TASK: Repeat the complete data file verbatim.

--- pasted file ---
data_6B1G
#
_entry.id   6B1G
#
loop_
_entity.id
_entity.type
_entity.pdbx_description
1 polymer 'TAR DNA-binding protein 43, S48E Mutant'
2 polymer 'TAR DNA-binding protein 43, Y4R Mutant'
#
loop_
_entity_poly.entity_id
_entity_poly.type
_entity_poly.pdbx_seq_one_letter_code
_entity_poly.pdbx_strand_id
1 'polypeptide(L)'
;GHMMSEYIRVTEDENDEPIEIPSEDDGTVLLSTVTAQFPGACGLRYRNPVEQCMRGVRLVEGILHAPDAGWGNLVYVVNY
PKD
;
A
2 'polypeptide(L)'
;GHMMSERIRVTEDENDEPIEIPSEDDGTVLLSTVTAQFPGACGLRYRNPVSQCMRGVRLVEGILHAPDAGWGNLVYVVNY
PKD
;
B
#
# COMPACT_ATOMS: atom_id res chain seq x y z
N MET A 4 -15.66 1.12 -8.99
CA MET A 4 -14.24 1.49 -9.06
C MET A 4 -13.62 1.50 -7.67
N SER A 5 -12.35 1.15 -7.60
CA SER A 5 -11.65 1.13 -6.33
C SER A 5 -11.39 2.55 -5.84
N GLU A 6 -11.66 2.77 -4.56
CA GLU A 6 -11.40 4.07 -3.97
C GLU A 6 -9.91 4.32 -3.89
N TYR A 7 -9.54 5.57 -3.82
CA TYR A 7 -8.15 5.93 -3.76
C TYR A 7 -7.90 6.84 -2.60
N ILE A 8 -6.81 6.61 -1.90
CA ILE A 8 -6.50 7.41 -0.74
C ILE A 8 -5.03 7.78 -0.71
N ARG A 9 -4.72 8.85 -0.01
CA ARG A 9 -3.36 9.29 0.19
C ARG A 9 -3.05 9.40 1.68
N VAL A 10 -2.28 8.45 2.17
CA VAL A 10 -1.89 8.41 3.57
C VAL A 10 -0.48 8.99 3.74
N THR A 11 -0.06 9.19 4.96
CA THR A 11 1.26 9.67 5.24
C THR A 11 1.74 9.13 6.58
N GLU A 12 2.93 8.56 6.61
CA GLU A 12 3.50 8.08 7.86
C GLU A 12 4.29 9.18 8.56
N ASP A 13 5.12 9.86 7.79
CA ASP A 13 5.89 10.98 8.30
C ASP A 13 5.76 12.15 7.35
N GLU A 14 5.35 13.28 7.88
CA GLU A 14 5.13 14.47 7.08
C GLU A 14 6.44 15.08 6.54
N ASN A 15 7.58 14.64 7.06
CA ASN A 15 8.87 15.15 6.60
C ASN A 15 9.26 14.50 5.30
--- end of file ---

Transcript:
data_6B1G
#
_entry.id   6B1G
#
loop_
_entity.id
_entity.type
_entity.pdbx_description
1 polymer 'TAR DNA-binding protein 43, S48E Mutant'
2 polymer 'TAR DNA-binding protein 43, Y4R Mutant'
#
loop_
_entity_poly.entity_id
_entity_poly.type
_entity_poly.pdbx_seq_one_letter_code
_entity_poly.pdbx_strand_id
1 'polypeptide(L)'
;GHMMSEYIRVTEDENDEPIEIPSEDDGTVLLSTVTAQFPGACGLRYRNPVEQCMRGVRLVEGILHAPDAGWGNLVYVVNY
PKD
;
A
2 'polypeptide(L)'
;GHMMSERIRVTEDENDEPIEIPSEDDGTVLLSTVTAQFPGACGLRYRNPVSQCMRGVRLVEGILHAPDAGWGNLVYVVNY
PKD
;
B
#
# COMPACT_ATOMS: atom_id res chain seq x y z
N MET A 4 -15.66 1.12 -8.99
CA MET A 4 -14.24 1.49 -9.06
C MET A 4 -13.62 1.50 -7.67
N SER A 5 -12.35 1.15 -7.60
CA SER A 5 -11.65 1.13 -6.33
C SER A 5 -11.39 2.55 -5.84
N GLU A 6 -11.66 2.77 -4.56
CA GLU A 6 -11.40 4.07 -3.97
C GLU A 6 -9.91 4.32 -3.89
N TYR A 7 -9.54 5.57 -3.82
CA TYR A 7 -8.15 5.93 -3.76
C TYR A 7 -7.90 6.84 -2.60
N ILE A 8 -6.81 6.61 -1.90
CA ILE A 8 -6.50 7.41 -0.74
C ILE A 8 -5.03 7.78 -0.71
N ARG A 9 -4.72 8.85 -0.01
CA ARG A 9 -3.36 9.29 0.19
C ARG A 9 -3.05 9.40 1.68
N VAL A 10 -2.28 8.45 2.17
CA VAL A 10 -1.89 8.41 3.57
C VAL A 10 -0.48 8.99 3.74
N THR A 11 -0.06 9.19 4.96
CA THR A 11 1.26 9.67 5.24
C THR A 11 1.74 9.13 6.58
N GLU A 12 2.93 8.56 6.61
CA GLU A 12 3.50 8.08 7.86
C GLU A 12 4.29 9.18 8.56
N ASP A 13 5.12 9.86 7.79
CA ASP A 13 5.89 10.98 8.30
C ASP A 13 5.76 12.15 7.35
N GLU A 14 5.35 13.28 7.88
CA GLU A 14 5.13 14.47 7.08
C GLU A 14 6.44 15.08 6.54
N ASN A 15 7.58 14.64 7.06
CA ASN A 15 8.87 15.15 6.60
C ASN A 15 9.26 14.50 5.30